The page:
An obvious difficulty when taking a photograph that includes the sun is that it’s fairly bright. I mean, that’s pretty obvious, I guess, but what do you do about it. It isn’t just bright, it is very, very bright. If you shorten the exposure so that the sun doesn’t overwhelm the photograph, then the rest of the sky becomes very dark.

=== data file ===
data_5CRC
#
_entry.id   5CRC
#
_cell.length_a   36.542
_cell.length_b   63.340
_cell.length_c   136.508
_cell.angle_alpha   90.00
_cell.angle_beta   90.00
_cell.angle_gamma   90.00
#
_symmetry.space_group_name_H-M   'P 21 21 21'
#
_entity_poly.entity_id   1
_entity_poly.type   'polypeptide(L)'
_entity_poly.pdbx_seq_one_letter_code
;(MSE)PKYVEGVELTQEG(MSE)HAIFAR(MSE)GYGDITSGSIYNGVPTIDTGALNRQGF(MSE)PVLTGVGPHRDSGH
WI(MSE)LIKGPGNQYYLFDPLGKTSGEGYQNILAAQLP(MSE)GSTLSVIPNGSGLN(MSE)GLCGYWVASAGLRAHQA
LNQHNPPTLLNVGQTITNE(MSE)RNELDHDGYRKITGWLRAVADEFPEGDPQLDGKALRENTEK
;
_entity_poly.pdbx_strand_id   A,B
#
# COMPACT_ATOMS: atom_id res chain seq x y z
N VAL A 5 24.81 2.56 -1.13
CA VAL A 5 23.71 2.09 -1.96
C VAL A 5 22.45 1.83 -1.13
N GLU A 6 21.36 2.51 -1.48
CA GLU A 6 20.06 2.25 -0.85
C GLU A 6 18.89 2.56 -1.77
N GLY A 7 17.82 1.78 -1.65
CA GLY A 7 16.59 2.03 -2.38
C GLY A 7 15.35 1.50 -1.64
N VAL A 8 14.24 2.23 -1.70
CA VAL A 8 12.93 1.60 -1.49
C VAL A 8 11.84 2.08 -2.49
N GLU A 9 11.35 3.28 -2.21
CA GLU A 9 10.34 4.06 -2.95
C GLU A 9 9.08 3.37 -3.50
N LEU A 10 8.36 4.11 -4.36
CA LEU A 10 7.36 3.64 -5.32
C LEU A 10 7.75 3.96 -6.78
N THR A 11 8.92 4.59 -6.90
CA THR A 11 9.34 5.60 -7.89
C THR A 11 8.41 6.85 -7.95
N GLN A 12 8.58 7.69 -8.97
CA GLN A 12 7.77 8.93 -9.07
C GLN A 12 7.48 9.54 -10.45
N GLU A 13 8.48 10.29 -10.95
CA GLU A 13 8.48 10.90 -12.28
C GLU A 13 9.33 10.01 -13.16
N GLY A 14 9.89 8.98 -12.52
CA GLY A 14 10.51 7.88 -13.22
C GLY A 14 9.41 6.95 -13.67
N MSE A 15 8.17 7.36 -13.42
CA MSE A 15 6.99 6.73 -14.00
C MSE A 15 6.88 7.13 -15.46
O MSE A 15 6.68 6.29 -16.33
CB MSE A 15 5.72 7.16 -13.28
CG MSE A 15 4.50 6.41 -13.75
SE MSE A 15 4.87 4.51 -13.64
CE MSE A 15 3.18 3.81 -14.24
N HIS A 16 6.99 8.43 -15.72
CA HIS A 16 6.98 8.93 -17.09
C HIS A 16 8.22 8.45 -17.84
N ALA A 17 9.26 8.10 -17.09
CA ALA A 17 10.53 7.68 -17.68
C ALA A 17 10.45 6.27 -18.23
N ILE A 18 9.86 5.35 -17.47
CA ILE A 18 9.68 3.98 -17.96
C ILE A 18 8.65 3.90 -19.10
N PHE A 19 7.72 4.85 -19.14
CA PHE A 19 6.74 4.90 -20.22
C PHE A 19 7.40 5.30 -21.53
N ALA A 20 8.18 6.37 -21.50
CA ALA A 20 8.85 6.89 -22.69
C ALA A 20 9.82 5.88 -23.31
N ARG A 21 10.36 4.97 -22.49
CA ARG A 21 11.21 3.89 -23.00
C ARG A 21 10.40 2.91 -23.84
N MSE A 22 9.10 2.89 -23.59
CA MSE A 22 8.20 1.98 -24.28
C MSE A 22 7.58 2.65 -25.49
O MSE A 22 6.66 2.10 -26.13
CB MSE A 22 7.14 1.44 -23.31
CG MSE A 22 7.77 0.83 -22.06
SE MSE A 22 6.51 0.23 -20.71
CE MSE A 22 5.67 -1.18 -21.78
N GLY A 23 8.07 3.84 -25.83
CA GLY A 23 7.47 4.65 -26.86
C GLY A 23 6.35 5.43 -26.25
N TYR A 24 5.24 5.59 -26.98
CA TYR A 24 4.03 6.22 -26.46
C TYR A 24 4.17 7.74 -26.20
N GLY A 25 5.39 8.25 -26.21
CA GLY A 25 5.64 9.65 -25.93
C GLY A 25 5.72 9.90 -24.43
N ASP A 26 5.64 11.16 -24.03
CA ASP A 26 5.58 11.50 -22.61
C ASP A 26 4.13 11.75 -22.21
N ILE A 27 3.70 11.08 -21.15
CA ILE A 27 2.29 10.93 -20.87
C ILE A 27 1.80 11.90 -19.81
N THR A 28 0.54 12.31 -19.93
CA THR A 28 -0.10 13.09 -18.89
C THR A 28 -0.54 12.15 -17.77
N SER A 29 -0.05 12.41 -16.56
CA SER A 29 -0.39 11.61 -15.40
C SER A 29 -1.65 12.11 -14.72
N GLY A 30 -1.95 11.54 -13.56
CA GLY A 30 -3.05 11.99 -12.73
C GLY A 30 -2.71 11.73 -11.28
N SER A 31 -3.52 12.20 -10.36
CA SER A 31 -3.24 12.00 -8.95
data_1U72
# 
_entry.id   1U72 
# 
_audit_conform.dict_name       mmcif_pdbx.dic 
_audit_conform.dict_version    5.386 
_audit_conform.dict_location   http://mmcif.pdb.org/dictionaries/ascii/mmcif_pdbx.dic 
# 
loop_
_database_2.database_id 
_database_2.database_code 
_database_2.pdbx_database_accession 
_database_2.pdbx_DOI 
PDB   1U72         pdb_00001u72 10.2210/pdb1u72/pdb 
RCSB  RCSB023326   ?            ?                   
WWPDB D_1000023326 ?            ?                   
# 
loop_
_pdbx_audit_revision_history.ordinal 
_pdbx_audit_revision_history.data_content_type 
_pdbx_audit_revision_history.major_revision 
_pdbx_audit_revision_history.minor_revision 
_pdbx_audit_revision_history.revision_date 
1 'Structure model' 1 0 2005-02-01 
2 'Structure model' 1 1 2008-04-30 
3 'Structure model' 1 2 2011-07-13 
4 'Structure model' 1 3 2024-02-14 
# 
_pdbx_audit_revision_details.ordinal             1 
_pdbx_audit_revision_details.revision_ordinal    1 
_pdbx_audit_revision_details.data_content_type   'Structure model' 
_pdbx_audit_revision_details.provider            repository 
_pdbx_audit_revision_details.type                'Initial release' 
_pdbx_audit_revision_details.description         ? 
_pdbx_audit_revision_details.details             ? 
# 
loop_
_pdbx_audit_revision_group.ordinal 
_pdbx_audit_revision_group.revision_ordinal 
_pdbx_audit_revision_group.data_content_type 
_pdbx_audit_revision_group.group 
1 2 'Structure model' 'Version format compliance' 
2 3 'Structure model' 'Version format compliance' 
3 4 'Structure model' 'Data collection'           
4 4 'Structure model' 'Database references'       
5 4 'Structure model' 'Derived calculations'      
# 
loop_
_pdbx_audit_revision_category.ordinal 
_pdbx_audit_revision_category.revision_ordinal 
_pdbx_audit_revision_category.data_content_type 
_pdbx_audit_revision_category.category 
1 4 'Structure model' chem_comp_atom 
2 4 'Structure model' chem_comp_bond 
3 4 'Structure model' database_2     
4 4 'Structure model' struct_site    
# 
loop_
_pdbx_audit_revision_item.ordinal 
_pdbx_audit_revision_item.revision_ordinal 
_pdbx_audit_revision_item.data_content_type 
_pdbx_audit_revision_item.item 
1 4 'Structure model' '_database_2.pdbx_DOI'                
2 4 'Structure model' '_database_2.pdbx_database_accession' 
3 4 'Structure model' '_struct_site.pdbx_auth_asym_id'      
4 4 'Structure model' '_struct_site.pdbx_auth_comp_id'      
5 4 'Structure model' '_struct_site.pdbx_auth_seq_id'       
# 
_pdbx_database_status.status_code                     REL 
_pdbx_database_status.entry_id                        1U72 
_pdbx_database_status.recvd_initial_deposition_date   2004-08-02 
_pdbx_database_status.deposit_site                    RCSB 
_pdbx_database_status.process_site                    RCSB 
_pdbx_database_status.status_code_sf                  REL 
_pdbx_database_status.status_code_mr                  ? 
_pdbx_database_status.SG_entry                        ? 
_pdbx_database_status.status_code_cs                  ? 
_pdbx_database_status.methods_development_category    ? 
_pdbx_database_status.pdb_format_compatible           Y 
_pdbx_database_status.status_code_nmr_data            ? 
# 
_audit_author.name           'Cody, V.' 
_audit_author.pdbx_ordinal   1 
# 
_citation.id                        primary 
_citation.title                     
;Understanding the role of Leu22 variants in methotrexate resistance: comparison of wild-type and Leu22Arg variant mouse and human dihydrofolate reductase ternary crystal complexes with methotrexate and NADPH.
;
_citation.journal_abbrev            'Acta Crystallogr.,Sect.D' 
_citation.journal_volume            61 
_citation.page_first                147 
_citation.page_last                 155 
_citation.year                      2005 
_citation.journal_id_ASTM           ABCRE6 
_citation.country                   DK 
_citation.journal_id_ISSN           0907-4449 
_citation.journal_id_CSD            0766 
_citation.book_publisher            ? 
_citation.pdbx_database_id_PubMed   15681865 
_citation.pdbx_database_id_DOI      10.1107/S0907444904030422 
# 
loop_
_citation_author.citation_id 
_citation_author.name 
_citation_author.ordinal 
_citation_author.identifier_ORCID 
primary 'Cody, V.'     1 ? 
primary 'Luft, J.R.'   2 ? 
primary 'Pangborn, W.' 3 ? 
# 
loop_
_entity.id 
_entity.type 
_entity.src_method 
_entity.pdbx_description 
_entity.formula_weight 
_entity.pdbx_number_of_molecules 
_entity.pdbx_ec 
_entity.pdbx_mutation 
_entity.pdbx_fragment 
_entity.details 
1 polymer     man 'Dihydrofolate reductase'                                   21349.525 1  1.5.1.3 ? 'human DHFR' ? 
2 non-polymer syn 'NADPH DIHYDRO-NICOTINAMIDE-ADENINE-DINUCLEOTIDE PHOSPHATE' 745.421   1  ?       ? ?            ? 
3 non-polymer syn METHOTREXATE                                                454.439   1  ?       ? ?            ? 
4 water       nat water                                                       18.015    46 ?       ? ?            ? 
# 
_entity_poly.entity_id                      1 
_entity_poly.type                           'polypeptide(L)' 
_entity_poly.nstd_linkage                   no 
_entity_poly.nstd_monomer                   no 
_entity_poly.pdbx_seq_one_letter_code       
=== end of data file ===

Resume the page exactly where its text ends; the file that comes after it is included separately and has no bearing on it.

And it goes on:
One obvious thing to do is wait for a sunset when the sun is rendered darker due to atmospheric conditions. At times like that, the number of stops between the brightness of the sun and the sky is reduced to a more manageable amount. Even so, there is still a difference. I confess to cheating a little for this image. In the original the sun is nearly pure white, still having been overexposed a bit. But I took various exposures, including one that is three f/stops darker (1/3200 of a second instead of 1/400). The sun you see in this image came from the darker image, while the rest is from the lighter. It works, though, because that’s actually the way our eyes see the scene, having more dynamic range than camera sensors.